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Go Directly to Reputable Websites

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A broad internet search only turned up a handful of quality results. Although short, the LFA's article was helpful. It provides accurate information, let's patients know that more research is needed, and directs people to their rheumatologists for further discussion. But what if someone wanted to know more? What current research is out there about lupus and medical marijuana? And what exactly does it say?

The next step is going to specific, reputable websites. For example, the Lupus Research Alliance (LRA) is a prominent, national lupus research organization. A search on their site turned up an article entitled, "Published Review Article by Canadian Rheumatologists Discourages Use of Medical Marijuana For Rheumatic Diseases Like Lupus."

The LRA article summarized a research article that concluded that doctors should discourage the use of medical marijuana, and one reason is because there is a lack of research evidence showing that the drug is effective and safe for treating lupus.

The study was linked in the article, and it directs the reader to PubMed where the article is listed. There is a link on the PubMed page that leads to the full text of the article. It's not easy to find. But since it says that there is a free full text available, you could also do an internet search of the article to see if it's available for free, online. Or if the abstract (summary) of the article is at least available. Luckily, in this case, the entire article is available, for free, online.

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The Dilemma of Medical Marijuana

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The benefit of the article, "The Dilemma of Medical Marijuana Use by Rheumatology Patients" is that it is a review of other relevant research studies about the topic. This means that the authors also asked the question, "What does the current research say about medical marijuana and rheumatological diseases like lupus, fibromyalgia, and rheumatoid arthritis (RA)?"

They concluded that marijuana use should be discouraged for rheumatology patients. But they also explained the reasons behind this conclusion.

Yes, it is true that marijuana can relieve pain symptoms. And while there is good evidence that marijuana helps relieve pain symptoms for people with cancer and neuropathic pain, these pain conditions are caused by different body mechanisms than the pain caused in rheumatic diseases. So, just because marijuana is good for decreasing cancer and neuropathic pain, that doesn't mean it is also good for decreasing lupus, fibromyalgia, or RA pain, for example.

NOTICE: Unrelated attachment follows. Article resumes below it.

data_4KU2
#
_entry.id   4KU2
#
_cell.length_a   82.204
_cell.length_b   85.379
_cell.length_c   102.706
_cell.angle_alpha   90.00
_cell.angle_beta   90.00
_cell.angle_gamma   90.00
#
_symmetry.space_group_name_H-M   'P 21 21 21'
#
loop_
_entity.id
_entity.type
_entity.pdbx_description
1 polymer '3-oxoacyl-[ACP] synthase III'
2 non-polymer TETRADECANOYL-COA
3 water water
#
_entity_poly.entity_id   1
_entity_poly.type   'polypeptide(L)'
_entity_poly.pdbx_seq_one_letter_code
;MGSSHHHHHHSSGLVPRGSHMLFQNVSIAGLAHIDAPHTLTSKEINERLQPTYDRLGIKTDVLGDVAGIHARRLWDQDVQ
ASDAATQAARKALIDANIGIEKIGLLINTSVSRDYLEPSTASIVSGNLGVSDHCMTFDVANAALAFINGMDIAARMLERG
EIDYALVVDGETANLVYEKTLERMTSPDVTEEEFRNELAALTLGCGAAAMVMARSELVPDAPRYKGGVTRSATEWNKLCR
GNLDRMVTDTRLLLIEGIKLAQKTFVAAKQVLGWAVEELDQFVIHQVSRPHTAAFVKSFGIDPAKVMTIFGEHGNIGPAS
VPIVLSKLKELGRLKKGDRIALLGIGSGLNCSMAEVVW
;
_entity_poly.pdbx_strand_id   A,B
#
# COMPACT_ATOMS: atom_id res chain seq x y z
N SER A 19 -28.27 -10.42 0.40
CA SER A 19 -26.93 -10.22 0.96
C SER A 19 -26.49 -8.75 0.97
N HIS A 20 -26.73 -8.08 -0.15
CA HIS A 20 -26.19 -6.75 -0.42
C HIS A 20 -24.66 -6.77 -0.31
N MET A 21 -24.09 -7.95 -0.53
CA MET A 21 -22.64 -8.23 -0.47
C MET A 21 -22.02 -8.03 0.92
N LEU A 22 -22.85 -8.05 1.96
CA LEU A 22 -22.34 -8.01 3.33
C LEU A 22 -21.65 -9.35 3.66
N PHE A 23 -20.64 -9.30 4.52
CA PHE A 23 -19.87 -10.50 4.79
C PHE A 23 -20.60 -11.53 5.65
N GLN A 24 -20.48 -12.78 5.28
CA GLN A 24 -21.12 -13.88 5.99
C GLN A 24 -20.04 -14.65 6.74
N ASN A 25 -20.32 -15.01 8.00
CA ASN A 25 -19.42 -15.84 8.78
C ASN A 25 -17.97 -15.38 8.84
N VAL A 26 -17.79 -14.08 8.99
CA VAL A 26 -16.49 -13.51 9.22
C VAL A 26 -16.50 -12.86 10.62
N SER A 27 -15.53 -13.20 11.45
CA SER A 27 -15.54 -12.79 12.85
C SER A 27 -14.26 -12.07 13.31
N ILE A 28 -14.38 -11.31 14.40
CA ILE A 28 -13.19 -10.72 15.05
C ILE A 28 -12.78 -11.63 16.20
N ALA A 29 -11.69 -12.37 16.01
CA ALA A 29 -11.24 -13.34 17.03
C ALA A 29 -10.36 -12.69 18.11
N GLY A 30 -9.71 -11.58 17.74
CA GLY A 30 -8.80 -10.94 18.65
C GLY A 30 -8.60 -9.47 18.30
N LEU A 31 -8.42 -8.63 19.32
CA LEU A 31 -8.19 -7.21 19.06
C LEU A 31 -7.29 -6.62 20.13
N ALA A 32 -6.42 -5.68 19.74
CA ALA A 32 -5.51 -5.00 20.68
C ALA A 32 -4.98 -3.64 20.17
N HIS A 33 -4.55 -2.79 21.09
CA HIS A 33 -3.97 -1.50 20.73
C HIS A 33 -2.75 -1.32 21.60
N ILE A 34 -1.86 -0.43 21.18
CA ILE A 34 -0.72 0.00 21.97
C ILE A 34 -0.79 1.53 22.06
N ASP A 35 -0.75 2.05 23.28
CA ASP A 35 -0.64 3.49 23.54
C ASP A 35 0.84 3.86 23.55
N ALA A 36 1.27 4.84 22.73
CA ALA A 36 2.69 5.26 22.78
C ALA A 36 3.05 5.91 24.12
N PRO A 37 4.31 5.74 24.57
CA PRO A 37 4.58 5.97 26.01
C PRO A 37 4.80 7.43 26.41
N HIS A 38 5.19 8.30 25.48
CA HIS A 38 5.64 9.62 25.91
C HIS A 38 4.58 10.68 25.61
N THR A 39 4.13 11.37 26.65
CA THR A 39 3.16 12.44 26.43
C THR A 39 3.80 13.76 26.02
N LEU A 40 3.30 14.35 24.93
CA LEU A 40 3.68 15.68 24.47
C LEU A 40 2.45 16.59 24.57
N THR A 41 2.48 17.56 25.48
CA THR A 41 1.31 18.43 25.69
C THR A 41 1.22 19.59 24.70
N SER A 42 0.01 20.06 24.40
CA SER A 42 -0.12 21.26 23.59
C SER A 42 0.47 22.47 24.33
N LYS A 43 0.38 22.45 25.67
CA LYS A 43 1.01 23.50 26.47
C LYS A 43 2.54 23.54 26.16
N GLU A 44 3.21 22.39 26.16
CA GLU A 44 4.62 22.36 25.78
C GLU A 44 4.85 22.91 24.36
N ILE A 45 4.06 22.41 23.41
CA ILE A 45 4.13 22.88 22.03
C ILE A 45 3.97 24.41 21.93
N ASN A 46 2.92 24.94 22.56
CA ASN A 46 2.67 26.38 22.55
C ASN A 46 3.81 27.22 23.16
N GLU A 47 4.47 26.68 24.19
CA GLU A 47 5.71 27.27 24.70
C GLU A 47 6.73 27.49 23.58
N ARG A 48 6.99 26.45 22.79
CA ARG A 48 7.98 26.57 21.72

In addition, the THC  levels (the active ingredient responsible for marijuana's effects on the mind and body) vary widely, which makes accurate dosing difficult.

When they wrote the article, no study existed that looked at the effectiveness or negative side effects of medical marijuana on rheumatic diseases.

Any information that did exist at the time came from personal stories (anecdotal reports), small studies, or were related to other types of marijuana extracts (natural and synthetic) that aren't the same substances as herbal medical marijuana. And in some of these studies, evidence was not clear because patients used recreational marijuana in addition to their other medications. This made their dosing unclear, and also made it unclear whether any symptom relief was caused by the marijuana or their other medication.

We need to ask more questions about marijuana like, How does medical marijuana interact with prescription medication? Drug interactions can cause severe side effects and even death, so this is an important question.

Information about known side effects comes mostly from what is known about recreational users, who are often younger and healthier than people with rheumatic disease. So then what are the side effects in people with lupus? Lupus is a disease that impacts the body in complex ways. Therefore, what works well for a person without lupus might not work well for someone with lupus.

In general and not specific to people with rheumatic diseases, the short-term effects that happen after ingesting the drug are well-known, like slowed reaction time and thinking, and memory problems.

Because rheumatic diseases are chronic that means that marijuana would be used long-term. What are the long-term effects of marijuana use for people with lupus? There is also a concern with smoking marijuana and how it could increase chances of lung disease or aggravate already-existing lung disease.

Is medical marijuana as effective as or better than current treatments for rheumatic disease? And if so, is there an equal or lesser number of side effects?

Because there are important questions that are still unanswered about  marijuana's safety and effectiveness, doctors cannot confidently advise patients to use it for treating rheumatic diseases like lupus. Also, in states where medical marijuana use is legal, there is no way for a doctor to accurately advise on dosing—how much marijuana to ingest.